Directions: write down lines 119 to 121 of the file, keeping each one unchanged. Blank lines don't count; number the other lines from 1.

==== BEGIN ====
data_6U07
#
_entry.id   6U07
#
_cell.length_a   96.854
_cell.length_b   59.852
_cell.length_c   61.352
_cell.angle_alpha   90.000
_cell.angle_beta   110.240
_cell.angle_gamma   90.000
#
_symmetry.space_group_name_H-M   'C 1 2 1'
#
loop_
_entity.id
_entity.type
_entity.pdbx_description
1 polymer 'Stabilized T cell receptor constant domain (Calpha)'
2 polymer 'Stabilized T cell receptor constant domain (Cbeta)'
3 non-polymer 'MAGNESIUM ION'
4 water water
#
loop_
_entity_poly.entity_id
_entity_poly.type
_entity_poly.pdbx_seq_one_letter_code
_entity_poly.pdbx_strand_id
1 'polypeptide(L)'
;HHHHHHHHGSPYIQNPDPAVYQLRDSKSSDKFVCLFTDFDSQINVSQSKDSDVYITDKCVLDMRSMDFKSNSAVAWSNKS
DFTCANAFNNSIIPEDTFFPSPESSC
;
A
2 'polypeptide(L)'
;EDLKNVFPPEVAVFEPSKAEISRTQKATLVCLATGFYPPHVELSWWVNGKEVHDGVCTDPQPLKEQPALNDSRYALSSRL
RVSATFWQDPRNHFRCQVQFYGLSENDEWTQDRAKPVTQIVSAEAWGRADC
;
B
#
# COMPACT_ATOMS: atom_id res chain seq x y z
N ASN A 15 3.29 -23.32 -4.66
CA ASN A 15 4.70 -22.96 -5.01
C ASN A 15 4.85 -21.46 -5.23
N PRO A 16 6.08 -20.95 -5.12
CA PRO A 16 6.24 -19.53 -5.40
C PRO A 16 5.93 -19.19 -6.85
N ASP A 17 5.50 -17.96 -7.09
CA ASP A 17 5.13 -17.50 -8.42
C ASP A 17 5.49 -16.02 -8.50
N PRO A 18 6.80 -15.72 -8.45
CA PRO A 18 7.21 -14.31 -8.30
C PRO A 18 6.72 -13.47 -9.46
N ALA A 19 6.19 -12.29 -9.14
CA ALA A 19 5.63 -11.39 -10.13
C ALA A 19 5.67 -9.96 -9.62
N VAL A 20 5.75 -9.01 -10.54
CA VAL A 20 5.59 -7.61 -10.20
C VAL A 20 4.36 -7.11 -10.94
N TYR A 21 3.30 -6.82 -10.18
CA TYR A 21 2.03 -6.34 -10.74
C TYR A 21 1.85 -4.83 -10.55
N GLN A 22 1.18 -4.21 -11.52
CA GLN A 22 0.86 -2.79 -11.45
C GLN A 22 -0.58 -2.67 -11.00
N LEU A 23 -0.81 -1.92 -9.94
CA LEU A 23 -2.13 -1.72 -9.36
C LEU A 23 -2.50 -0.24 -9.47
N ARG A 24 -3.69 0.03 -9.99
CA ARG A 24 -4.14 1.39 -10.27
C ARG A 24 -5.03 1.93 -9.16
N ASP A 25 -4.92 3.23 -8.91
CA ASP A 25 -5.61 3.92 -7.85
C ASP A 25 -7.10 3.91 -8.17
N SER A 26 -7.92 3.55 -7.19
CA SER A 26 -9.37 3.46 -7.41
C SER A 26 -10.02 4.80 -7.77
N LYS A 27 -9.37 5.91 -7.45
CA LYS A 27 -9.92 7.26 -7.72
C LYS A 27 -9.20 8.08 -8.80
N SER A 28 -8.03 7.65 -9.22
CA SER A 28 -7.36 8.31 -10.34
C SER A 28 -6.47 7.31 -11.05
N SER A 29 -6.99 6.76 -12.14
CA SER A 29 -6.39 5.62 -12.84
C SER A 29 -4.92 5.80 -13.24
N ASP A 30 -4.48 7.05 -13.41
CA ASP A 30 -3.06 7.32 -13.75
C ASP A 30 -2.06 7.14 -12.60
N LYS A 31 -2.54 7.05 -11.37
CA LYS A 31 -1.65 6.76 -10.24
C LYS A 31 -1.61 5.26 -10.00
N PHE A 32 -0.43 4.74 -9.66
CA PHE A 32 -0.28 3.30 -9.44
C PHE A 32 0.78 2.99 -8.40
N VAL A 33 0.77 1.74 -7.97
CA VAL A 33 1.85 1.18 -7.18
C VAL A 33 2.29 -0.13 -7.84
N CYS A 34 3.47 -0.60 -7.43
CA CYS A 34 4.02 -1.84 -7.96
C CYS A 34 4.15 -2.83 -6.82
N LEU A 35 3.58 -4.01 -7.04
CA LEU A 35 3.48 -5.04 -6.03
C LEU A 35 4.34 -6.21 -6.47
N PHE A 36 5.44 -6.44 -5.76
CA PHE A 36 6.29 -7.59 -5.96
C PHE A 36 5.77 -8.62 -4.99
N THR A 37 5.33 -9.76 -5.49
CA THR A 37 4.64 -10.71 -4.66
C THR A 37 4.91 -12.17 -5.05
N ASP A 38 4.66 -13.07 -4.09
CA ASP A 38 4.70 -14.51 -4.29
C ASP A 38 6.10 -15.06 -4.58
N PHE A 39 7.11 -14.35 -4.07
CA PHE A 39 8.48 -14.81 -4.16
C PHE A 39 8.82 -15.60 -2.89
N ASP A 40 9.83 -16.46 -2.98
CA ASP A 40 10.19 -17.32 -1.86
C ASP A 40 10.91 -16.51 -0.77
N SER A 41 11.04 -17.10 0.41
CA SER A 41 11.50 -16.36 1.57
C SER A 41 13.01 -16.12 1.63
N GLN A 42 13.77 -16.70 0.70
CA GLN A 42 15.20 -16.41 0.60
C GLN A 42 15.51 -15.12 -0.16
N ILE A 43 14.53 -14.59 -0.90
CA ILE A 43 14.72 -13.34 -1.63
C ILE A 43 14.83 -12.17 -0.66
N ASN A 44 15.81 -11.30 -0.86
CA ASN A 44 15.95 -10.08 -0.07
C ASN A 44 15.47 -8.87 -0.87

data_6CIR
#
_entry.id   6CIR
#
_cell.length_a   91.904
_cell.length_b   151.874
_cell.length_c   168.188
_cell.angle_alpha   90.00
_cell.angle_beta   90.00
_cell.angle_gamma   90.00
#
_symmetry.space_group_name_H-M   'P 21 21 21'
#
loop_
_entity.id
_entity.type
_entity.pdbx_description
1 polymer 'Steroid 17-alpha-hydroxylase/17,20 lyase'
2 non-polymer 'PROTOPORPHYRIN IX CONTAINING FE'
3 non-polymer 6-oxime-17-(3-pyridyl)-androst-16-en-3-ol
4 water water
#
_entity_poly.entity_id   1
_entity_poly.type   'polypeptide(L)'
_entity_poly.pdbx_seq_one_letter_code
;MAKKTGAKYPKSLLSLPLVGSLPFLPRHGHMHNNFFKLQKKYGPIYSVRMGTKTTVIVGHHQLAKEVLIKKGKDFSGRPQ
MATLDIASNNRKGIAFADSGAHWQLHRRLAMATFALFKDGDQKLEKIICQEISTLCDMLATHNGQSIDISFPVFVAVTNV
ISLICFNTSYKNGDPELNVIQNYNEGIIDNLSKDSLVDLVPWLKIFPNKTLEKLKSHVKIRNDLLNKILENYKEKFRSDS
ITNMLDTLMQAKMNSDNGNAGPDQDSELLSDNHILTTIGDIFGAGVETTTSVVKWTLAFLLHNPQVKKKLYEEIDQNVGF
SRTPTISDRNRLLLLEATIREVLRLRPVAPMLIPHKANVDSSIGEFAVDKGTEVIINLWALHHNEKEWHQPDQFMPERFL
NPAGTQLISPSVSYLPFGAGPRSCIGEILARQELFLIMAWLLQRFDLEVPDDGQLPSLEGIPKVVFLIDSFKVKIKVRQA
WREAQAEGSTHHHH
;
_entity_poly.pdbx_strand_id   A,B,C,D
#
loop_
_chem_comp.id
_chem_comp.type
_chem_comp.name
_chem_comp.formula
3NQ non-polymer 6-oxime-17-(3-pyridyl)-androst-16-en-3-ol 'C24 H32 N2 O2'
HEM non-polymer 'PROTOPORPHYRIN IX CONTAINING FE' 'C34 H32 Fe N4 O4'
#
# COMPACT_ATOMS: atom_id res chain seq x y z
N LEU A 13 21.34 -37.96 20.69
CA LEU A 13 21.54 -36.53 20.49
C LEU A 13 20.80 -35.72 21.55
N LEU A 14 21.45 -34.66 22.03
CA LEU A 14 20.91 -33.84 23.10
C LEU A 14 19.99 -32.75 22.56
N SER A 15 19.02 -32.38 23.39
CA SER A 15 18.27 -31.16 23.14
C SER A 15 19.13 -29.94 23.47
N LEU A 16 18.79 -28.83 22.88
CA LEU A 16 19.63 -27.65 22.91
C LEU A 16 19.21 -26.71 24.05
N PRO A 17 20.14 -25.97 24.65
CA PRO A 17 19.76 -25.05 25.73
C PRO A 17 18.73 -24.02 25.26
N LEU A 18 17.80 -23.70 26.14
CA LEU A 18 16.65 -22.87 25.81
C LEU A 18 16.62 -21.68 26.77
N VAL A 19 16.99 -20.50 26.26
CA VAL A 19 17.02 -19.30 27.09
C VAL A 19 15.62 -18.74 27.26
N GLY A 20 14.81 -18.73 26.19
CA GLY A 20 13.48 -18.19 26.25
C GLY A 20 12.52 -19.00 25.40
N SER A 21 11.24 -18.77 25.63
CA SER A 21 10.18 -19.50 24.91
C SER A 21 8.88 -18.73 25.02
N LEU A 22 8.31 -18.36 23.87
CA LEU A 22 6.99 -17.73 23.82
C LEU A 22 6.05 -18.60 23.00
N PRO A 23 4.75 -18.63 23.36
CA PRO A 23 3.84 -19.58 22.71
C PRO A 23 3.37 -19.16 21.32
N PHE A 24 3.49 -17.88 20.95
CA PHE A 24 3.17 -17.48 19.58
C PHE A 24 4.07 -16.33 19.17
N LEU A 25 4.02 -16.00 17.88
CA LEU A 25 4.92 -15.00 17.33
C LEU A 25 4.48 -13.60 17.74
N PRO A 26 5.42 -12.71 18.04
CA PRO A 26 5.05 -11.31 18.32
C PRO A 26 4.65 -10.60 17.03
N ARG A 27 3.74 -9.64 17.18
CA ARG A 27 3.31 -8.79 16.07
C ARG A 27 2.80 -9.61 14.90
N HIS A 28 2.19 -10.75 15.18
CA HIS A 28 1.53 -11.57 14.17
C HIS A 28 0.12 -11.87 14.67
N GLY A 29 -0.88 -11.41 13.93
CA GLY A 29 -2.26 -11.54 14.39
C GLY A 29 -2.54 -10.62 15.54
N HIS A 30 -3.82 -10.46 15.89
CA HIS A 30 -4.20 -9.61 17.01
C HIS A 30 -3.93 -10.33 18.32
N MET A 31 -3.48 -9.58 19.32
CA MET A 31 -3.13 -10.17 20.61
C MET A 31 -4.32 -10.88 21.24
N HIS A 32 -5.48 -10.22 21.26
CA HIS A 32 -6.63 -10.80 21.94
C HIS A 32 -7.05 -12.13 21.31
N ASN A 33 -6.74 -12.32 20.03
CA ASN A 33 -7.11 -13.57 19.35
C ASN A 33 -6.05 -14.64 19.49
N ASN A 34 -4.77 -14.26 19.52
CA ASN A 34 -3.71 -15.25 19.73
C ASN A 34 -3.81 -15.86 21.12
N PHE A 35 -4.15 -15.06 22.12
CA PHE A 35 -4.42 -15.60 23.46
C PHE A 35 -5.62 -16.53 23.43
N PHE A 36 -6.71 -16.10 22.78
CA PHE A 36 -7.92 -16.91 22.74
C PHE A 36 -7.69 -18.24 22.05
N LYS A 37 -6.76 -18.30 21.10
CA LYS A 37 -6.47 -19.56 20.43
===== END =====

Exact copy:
CA SER A 41 11.50 -16.36 1.57
C SER A 41 13.01 -16.12 1.63
N GLN A 42 13.77 -16.70 0.70